an UN-sanctioned agreement.
21. Democracy should be used to invigorate
international institutions to help balance globalised corporate
power. Electorates should directly elect their representatives
to the UN General Assembly and other international bodies such
as the IMF.
22. As a short-term remedy for the democratic
deficit in international institutions, the United Kingdom should
post Ministers of State to the permanent missions to the UN, the
IMF, NATO, the EU and the OSCE.
23. In order to remove the vulnerability
of the industrialised world to both interruptions of Middle East
oil supplies and attacks on the energy infrastructure, an emergency
transition strategy to renewable energy should be the focus of
attention for the leading industrialised nations.
24. The following programme should provide
the political context for efforts to manage and eliminate weapons
of mass destruction in South Asia and other areas of regional
proliferation. The idea of mutual deterrence is irrelevant to
guerrillas with weapons of mass destruction and is not compatible
with a military strategy of domination exemplified by missile
defences. The imperatives a few nation states derive from their
interest in weapons of mass destruction impede efforts at international
controls of such weapons and materials.
25. In general, the process of accelerated
disarmament that occurred in the period 1987-92 should be resumed.
26. The UK and like-minded states should
implement the provisions of the biological weapons verification
protocol. This would make it harder for guerrilla groups to gain
access to these materials and enable future detection efforts
to "eliminate potential suspects from their enquiries",
so saving time and increasing confidence, experience and political
27. Increase funding for the nuclear inspectorate
of the International Atomic Energy Agency.
28. Implement the agreement made in 2000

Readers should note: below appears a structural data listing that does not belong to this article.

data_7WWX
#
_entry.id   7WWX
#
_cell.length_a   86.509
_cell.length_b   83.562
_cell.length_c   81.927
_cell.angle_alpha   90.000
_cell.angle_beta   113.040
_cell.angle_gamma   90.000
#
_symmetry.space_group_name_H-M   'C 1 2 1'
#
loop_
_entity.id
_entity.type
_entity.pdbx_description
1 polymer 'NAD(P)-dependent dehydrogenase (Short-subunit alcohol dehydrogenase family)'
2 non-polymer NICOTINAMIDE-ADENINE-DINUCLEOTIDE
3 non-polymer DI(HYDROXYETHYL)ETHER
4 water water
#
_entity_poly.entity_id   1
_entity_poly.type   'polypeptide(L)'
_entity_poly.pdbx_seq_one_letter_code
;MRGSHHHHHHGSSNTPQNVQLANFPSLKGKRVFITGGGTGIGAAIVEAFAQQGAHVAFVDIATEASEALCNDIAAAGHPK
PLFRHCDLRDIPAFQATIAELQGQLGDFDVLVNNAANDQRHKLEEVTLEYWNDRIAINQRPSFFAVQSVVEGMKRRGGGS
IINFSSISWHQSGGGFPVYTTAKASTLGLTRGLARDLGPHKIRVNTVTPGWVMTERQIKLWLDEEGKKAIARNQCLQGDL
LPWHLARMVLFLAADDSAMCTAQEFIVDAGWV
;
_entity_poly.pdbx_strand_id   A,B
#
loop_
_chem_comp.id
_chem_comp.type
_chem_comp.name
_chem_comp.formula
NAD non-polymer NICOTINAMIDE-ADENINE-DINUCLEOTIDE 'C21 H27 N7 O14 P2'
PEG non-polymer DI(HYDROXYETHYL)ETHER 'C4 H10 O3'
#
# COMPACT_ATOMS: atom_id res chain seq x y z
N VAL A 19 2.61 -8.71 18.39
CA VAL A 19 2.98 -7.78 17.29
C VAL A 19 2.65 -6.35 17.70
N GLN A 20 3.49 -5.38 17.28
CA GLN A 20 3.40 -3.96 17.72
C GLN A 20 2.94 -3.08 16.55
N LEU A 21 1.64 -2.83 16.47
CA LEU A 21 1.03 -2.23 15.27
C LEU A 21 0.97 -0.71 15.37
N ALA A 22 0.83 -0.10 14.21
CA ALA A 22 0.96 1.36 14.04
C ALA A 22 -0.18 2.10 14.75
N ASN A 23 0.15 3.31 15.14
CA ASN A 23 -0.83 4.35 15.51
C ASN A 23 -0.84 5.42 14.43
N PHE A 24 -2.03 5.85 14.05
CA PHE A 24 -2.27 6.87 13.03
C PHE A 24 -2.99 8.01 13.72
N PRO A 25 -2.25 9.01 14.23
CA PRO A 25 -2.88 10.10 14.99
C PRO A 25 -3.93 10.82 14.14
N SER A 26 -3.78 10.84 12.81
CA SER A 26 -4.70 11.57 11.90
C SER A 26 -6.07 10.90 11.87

at the Non Proliferation Treaty review conference on a 13-point
programme. The House of Commons should initiate a joint Defence
and Foreign Affairs Committee investigation of this programme
and ensure that the NATO nuclear posture review now underway reflects
the NPT decisions. NPT implementation should involve the phased
elimination of nuclear weapons by 2020.
29. A combined verification and enforcement
regime for nuclear, chemical and biological weapons should be
30. It is necessary to initiate a programme
to control and eliminate conventional weapons, building on the
provisions of the INF and CFE Treaties and covering naval vessels.
These can be developed further in Europe, begun in Africa and
prepared by the Middle East and the regions of Asia with the objective
of a verified halt to the production and trade in such weapons
by 2010, the elimination of most major weapon systems by 2020,
and a global halt to major military production contracts should
be made after 2010.
31. The UK and other European states should
not participate in the US missile "defence" programmes
and should base their opposition on the offensive nature of these
systems. At a minimum, support should be linked to full implementation
of the NPT and other arms control regimes by all states including
Senior Research Fellow
Royal United Services Institute for Defence Studies
2 Note by witness: The International Criminal
Court has been established since this memorandum was submitted.
It should be supported both politically and financially. Back